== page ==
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I know it’s a stupid question, but allow me to explain. I’m a DM with a group of players who all learned how to play at the same time about a year ago, (me included). We got off to a rough start and still don’t know all the rules, but it’s D&D 5e by the way. And we’ve always played in the way that you can use hit dice to heal like you’re supposed to on rests, however, we’ve done something else as well.

  • I’ve always allowed my players to add their hit die rolls to their damage rolls on successful attacks.

    Is this a thing?

I’m pretty sure I read it somewhere, but could not find anything about hit dice for damage in any rules. If I just didn’t look for it good enough, my apologies. But if I’m just crazy and thought of some really cool homebrew rule, then I’d still like to know for future reference in Adventurer's League and stuff.

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No, it's not a thing: hit dice don't do damage

Hit dice are used to calculate hit points and healing.

Hit Points and Hit Dice
Your character’s hit points define how tough your character is in combat and other dangerous situations. Your hit points are determined by your Hit Dice (short for Hit Point Dice). (Basic Rules, (p. 8))

Damage comes from weapon damage dice and modifiers. See page 48 in the Basic Rules (Free to down load at WoTC) or the PHB (p. 149).

Damage rolls
Each weapon, spell, or harmful monster ability specifies the damage it deals... When attacking with a weapon, you add your ability modifier - the same modifier used for the attack roll - to the damage. (p. 196 PHB)

Example:

Great Axe: 1d12 + Strength Mod.

With a strength of 16, that means a Great Axe does 1d12+3 damage.

Hit dice and hit points are about how much damage the character takes before dying or being knocked out, or about how to heal. Nothing to do with adding damage in combat.

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    \$\begingroup\$ Gotta say though, it's an intriguing house rule. Much more balanced at lower levels than higher, though \$\endgroup\$
    – NautArch
    Oct 15 '19 at 0:45
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    \$\begingroup\$ @NautArch Barbarians FTW! :) \$\endgroup\$ Oct 15 '19 at 0:46
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    \$\begingroup\$ The concept could certainly work as the basis for a new barbarian or fighter subclass! \$\endgroup\$
    – PJRZ
    Oct 15 '19 at 7:38
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    \$\begingroup\$ Sounds similar to an idea implemented in 13th Age, where damage increases with level. \$\endgroup\$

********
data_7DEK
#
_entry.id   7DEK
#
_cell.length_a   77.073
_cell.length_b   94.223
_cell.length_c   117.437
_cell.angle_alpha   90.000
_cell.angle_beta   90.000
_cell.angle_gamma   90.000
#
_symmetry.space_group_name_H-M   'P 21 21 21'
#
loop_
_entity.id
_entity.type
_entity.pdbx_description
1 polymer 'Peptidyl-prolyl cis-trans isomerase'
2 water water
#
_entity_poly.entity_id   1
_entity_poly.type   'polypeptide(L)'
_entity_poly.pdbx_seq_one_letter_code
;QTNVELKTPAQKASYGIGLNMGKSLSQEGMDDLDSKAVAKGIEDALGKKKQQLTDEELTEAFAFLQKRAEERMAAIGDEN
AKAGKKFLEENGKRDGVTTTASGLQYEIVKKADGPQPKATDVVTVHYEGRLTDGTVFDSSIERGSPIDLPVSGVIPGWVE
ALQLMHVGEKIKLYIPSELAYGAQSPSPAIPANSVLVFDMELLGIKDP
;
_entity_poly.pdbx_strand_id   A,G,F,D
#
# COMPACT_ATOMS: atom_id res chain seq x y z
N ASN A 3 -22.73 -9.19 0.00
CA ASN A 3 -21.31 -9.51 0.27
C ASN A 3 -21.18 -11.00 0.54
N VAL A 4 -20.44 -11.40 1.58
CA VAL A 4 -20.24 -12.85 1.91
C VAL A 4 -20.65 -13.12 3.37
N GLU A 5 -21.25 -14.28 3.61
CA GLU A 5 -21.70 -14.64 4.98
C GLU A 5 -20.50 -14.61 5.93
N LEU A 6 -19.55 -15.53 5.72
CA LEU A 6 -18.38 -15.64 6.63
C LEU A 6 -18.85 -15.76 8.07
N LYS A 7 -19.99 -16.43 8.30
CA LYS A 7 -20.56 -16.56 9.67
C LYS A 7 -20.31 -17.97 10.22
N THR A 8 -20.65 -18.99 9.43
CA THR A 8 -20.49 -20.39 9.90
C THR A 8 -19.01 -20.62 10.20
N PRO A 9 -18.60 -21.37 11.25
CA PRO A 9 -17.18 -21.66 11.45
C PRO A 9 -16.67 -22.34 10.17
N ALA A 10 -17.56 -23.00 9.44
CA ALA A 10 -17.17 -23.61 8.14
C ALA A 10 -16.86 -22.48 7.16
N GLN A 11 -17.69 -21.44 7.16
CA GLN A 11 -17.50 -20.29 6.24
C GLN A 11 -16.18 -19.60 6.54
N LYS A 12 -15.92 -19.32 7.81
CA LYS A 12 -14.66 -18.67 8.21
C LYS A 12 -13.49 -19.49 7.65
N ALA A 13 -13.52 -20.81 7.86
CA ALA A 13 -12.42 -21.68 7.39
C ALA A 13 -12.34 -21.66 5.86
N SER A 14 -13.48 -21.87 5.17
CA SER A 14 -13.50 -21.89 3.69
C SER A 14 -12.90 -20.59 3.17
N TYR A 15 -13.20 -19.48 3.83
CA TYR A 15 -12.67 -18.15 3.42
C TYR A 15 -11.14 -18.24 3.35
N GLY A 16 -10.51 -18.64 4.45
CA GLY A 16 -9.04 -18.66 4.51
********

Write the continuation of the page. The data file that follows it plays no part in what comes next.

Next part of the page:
– Wyrmwood
    Oct 15 '19 at 17:34
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    \$\begingroup\$ @Wyrmwood our last session was fast and furious. when the dust settled, we were still standing. Woot! \$\endgroup\$ Oct 15 '19 at 21:29
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I've played a version of this.

My D&D group played a one-shot in an existing campaign setting and one thing we tried was a 3rd-party subclass for wizards called Order of Hibernation, published by MCDM Productions.

One feature of the subclass is that the wizard can spend hit dice to add damage to a wizard spell. For example, a 10th level Order of Hibernation wizard can cast Magic Missile, and choose to add 2 of their hit dice to the spell, in this example, adding an average of 7 points of damage to the spell. The wizard then no longer has those hit dice available for healing during a short rest.

Note that this is different from the OP's rules interpretation in that in this add-on rule the hit dice used for damage are spent, replenishing on a long rest, rather than being available at all times.

Our observations:

  • This was a fun mechanic that gave our wizard a chance to pack a punch.
  • It requires diligent attention to the resource economy, since a wizard who is sure they won't need their hit dice for healing before the next long rest can spend them all on damage, essentially for free.
  • Using with Magic Missile is particularly effective, since it can't miss and there's no save. Spending 10 hit dice this way, for instance, adds 35 points of damage.

In short, it's an interesting and fun mechanic.

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  • \$\begingroup\$ Adding damage to magic missile is extremely strong in general, because the damage will be multiplied by the number of missiles the spell produces - you only roll for damage once, after all. \$\endgroup\$
    – nick012000
    Dec 7 '21 at 10:46

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